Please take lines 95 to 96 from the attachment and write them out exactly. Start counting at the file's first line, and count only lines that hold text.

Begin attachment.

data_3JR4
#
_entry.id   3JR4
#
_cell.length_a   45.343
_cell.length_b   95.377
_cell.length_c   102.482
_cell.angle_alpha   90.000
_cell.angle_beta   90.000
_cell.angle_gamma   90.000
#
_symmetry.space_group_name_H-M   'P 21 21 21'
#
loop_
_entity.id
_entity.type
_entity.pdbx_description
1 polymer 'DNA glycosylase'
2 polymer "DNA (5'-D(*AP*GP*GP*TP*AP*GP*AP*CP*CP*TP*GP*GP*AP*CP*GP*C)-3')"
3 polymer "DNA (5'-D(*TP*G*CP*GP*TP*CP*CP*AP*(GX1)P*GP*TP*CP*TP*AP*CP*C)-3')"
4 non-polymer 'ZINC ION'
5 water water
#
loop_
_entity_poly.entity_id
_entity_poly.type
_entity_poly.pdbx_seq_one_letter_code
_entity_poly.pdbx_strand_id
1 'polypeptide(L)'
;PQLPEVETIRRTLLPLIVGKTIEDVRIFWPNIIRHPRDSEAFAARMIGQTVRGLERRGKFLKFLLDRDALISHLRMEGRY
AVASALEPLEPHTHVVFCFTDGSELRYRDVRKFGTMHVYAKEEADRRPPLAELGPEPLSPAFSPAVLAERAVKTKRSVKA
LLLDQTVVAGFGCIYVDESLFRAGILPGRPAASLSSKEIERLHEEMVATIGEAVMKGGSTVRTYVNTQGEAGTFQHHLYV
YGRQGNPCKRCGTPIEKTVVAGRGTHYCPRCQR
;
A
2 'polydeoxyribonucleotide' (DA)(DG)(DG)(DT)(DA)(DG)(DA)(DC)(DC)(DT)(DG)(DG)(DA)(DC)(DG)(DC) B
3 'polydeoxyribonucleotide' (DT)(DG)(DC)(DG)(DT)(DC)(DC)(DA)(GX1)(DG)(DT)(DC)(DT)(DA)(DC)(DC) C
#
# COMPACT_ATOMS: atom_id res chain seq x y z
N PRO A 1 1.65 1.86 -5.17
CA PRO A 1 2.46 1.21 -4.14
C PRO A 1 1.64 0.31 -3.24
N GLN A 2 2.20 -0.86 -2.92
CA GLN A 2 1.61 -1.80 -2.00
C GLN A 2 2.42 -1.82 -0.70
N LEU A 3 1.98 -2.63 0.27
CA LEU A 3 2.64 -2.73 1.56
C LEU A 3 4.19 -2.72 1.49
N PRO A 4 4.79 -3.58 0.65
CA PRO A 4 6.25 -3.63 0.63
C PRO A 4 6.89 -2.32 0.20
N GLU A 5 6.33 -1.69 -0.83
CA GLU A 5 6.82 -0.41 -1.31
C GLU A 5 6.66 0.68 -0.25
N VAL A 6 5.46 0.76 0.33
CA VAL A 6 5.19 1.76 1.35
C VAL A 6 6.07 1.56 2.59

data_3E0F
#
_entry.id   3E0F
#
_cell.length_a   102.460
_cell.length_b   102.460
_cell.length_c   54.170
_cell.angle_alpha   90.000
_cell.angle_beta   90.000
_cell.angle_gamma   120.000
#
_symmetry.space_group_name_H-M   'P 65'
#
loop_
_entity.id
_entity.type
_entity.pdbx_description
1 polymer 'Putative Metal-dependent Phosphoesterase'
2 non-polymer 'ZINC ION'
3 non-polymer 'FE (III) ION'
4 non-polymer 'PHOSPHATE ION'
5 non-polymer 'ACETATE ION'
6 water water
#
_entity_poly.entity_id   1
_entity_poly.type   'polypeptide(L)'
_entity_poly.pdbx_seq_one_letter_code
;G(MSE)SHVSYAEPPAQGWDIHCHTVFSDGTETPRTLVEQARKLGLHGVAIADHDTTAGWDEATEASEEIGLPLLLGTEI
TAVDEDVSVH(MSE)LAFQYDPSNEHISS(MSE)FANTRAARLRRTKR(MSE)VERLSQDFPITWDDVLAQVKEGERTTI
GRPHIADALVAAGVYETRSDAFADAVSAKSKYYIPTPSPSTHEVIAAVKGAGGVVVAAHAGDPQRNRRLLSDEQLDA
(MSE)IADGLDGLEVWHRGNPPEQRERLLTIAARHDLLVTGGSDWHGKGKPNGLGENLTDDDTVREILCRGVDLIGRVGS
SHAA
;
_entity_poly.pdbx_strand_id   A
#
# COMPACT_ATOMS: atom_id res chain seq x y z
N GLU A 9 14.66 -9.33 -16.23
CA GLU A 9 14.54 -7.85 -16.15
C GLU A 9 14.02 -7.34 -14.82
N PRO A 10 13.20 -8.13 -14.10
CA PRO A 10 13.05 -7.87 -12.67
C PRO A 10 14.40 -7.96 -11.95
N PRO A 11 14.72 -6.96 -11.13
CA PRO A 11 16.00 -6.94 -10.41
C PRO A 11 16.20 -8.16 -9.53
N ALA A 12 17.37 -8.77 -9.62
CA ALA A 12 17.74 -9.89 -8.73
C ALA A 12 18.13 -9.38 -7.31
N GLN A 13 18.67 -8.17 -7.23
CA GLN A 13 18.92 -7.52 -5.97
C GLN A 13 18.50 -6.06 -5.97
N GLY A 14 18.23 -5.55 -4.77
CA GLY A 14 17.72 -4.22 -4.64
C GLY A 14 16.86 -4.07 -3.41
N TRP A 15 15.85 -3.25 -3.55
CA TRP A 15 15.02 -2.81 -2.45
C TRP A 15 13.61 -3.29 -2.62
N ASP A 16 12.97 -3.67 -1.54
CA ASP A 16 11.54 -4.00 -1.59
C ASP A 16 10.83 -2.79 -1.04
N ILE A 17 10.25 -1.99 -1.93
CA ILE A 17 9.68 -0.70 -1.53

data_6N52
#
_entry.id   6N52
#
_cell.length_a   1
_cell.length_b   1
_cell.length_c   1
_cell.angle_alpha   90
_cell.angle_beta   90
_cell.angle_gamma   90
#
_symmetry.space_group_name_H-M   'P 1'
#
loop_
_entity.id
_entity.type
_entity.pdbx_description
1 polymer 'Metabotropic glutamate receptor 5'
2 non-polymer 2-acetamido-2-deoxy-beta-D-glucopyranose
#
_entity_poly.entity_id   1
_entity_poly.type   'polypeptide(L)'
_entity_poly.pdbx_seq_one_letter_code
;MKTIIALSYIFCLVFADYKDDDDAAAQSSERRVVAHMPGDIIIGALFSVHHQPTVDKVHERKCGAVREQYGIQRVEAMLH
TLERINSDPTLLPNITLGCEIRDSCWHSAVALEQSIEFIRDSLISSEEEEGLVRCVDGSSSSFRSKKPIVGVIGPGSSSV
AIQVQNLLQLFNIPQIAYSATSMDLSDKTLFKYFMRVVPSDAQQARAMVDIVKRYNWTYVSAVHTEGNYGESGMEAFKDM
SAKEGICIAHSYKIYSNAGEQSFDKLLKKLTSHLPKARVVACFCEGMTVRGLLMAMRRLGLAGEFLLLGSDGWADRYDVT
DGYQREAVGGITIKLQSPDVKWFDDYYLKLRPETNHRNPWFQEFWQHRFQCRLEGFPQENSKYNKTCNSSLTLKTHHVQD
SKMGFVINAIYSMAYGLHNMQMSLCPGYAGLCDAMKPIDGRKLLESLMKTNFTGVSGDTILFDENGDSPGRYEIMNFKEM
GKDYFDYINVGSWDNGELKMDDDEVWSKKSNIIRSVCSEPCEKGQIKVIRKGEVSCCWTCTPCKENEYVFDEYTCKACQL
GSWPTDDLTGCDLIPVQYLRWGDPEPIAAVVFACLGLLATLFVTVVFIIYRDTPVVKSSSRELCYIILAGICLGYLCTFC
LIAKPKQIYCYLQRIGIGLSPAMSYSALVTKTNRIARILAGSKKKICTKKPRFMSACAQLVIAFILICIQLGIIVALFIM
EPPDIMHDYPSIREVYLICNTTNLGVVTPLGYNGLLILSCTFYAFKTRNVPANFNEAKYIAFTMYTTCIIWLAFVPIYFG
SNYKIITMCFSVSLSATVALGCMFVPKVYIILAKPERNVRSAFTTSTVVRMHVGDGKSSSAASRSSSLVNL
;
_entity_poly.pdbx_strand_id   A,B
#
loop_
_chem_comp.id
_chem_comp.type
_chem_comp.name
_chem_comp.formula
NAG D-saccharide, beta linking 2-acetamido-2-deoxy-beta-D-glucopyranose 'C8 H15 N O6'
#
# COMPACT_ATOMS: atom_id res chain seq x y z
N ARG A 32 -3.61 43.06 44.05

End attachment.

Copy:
CA GLU A 9 14.54 -7.85 -16.15
C GLU A 9 14.02 -7.34 -14.82